Quantcast
Environmental News for a Healthier Planet and Life

BREAKING: State Department Releases Environmental Assessment on the Proposed Keystone XL Pipeline

Energy
BREAKING: State Department Releases Environmental Assessment on the Proposed Keystone XL Pipeline

EcoWatch

Today, the U.S. Department of State released a Draft Supplemental Environmental Impact Statement (SEIS) in response to TransCanada’s May 2012 application for the Keystone XL pipeline that would run from Canada to Nebraska, according to a State Department spokesperson.

The document is a draft technical review of potential environmental impacts associated with the proposed Project, including: impacts from construction, impacts from potential spills, impacts related to climate change and economic impacts.

"The Sierra Club is outraged by the State Department’s deeply flawed analysis today and what can only be interpreted as lip service to one of the greatest threats to our children’s future: climate disruption," said Michael Brune, executive director of the Sierra Club.

"We’re mystified as to how the State Department can acknowledge the negative effects of the Earth’s dirtiest oil on our climate, but at the same time claim that the proposed pipeline will ‘not likely result in significant adverse environmental effects.’ Whether this failure was willful or accidental, this report is nothing short of malpractice.  

"President Obama said that he’s committed to fighting the climate crisis. If that is true, he should throw the State Department’s report away and reject the dirty and dangerous Keystone XL pipeline."

A 45-day public comment period will begin when the U.S. Environmental Protection Agency posts the Draft SEIS on its website, a process that generally takes about one week following today’s submission of the document to that agency. Specific instructions about how to submit comments will be provided via the Federal Register and on the State Department Keystone XL website.

After the end of the public comment period, the State Department will consider comments received and prepare a Final SEIS. The National Interest Determination period will begin following the release of the Final SEIS, during which time the State Department will obtain the views of other agencies about whether to grant or deny the permit.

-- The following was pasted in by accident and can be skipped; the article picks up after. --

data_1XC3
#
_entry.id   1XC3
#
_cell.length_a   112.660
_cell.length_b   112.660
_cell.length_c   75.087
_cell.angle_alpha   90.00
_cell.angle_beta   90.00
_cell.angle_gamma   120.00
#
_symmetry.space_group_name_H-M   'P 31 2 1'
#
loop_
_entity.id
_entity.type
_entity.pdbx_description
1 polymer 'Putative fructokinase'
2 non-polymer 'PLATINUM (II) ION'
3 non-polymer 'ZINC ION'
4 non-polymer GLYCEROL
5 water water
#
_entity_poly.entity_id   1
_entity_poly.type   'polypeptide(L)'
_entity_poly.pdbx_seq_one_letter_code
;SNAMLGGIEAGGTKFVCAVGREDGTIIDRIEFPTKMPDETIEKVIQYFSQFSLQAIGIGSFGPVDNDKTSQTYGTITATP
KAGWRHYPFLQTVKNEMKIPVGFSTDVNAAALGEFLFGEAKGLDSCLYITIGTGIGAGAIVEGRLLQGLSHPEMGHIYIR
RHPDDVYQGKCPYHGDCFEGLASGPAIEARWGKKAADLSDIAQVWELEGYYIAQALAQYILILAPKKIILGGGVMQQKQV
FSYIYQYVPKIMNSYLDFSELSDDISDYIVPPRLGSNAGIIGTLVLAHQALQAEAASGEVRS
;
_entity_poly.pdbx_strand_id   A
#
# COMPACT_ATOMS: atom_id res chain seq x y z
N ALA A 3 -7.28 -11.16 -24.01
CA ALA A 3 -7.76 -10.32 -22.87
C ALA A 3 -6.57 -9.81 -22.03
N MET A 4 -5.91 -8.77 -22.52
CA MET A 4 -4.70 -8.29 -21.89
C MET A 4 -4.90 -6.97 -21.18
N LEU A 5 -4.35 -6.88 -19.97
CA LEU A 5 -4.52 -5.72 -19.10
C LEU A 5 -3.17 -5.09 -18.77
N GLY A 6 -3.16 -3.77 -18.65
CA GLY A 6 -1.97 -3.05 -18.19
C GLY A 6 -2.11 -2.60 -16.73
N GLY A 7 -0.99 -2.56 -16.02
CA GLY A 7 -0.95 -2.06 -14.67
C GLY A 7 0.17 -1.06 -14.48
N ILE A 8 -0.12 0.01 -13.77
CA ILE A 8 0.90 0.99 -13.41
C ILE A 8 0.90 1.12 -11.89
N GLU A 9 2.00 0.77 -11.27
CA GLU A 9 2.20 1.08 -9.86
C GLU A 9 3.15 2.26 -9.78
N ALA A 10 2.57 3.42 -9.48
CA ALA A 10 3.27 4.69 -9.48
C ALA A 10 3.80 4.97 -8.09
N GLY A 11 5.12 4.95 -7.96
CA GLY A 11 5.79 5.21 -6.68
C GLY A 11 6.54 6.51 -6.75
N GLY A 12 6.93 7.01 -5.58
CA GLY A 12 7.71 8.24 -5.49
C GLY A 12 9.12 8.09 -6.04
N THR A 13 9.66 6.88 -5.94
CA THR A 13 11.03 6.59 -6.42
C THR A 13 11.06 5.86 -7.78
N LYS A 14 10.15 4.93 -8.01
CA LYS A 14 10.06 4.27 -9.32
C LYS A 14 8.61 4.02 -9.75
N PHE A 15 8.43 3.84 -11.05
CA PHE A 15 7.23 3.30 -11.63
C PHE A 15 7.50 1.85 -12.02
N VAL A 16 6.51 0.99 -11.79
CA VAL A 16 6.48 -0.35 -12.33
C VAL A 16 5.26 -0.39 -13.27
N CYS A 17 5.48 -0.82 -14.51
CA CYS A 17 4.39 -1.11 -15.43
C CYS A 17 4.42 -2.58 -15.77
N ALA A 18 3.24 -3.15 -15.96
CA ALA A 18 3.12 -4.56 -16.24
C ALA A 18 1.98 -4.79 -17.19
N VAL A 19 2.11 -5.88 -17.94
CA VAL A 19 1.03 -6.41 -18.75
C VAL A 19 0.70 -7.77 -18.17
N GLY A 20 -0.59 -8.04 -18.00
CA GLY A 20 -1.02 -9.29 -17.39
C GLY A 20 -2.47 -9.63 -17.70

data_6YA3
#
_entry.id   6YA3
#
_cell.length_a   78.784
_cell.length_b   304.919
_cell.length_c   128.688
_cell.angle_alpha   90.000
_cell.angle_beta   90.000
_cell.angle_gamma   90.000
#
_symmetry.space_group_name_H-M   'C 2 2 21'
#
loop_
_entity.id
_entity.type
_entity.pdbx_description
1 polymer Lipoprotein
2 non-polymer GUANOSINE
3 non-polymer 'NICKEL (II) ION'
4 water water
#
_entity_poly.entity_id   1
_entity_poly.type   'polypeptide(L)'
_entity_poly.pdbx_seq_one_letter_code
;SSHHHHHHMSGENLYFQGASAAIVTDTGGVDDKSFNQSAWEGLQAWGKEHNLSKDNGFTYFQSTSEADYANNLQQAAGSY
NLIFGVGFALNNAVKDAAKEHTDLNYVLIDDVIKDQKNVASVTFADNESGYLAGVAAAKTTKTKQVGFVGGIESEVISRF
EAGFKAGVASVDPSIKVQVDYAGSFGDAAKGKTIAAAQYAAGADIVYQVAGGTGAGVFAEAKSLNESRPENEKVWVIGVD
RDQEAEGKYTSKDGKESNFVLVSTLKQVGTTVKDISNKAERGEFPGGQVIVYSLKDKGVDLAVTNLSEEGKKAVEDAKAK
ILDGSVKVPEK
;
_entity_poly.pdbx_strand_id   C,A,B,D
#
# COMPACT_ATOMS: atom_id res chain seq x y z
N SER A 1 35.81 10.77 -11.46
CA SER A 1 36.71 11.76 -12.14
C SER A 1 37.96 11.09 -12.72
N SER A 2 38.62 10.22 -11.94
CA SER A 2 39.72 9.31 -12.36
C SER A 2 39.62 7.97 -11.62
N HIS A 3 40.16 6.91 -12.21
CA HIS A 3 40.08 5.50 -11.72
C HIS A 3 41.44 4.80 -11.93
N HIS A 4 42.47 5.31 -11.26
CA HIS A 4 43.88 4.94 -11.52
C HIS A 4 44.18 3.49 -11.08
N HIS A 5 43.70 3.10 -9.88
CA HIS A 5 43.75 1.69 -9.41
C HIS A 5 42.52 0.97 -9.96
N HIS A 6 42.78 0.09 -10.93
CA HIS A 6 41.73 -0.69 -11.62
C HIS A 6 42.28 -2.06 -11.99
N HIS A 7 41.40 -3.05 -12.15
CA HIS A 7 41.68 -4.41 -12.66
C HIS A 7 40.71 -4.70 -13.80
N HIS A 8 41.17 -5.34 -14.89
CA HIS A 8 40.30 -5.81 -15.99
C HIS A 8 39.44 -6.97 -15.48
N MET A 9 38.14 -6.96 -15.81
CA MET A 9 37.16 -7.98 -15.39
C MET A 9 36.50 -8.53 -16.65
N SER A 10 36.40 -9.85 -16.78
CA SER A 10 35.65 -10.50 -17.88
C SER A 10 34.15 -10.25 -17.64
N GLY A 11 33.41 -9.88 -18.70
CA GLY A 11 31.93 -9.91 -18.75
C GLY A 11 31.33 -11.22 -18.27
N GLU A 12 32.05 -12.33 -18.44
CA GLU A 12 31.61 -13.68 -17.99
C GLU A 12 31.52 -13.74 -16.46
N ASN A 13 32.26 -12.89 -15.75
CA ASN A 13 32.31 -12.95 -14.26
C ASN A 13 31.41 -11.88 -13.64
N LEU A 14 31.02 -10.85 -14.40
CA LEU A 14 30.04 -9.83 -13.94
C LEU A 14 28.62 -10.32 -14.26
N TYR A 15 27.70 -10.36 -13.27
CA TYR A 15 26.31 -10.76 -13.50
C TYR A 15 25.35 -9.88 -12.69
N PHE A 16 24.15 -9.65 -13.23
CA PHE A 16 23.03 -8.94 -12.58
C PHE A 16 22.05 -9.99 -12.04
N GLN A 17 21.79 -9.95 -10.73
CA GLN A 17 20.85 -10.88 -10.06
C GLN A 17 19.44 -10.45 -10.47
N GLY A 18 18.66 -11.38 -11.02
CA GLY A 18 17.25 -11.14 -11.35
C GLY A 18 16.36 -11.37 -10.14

Stay tuned to EcoWatch for updates on this news.

Visit EcoWatch’s KEYSTONE XL page for more related news on this topic.

——–

 

A 3-hour special film by EarthxTV calls for protection of the Amazon and its indigenous populations. EarthxTV.org

To save the planet, we must save the Amazon rainforest. To save the rainforest, we must save its indigenous peoples. And to do that, we must demarcate their land.

Read More Show Less

EcoWatch Daily Newsletter

UN Secretary General Antonio Guterres delivers a video speech at the high-level meeting of the 46th session of the United Nations Human Rights Council UNHRC in Geneva, Switzerland on Feb. 22, 2021. Xinhua / Zhang Cheng via Getty Images

By Anke Rasper

"Today's interim report from the UNFCCC is a red alert for our planet," said UN Secretary General Antonio Guterres.

The report, released Friday, looks at the national climate efforts of 75 states that have already submitted their updated "nationally determined contributions," or NDCs. The countries included in the report are responsible for about 30% of the world's global greenhouse gas emissions.

Read More Show Less

Trending

New Delhi's smog is particularly thick, increasing the risk of vehicle accidents. SAJJAD HUSSAIN / AFP via Getty Images

India's New Delhi has been called the "world air pollution capital" for its high concentrations of particulate matter that make it harder for its residents to breathe and see. But one thing has puzzled scientists, according to The Guardian. Why does New Delhi see more blinding smogs than other polluted Asian cities, such as Beijing?

Read More Show Less
A bridge over the Delaware river connects New Hope, Pennsylvania with Lambertville, New Jersey. Richard T. Nowitz / Getty Images

In a historic move, the Delaware River Basin Commission (DRBC) voted Thursday to ban hydraulic fracking in the region. The ban was supported by all four basin states — New Jersey, Delaware, Pennsylvania and New York — putting a permanent end to hydraulic fracking for natural gas along the 13,539-square-mile basin, The Philadelphia Inquirer reported.

Read More Show Less
Woodpecker

Colombia is one of the world's largest producers of coffee, and yet also one of the most economically disadvantaged. According to research by the national statistic center DANE, 35% of the population in Columbia lives in monetary poverty, compared to an estimated 11% in the U.S., according to census data. This has led to a housing insecurity issue throughout the country, one which construction company Woodpecker is working hard to solve.

Read More Show Less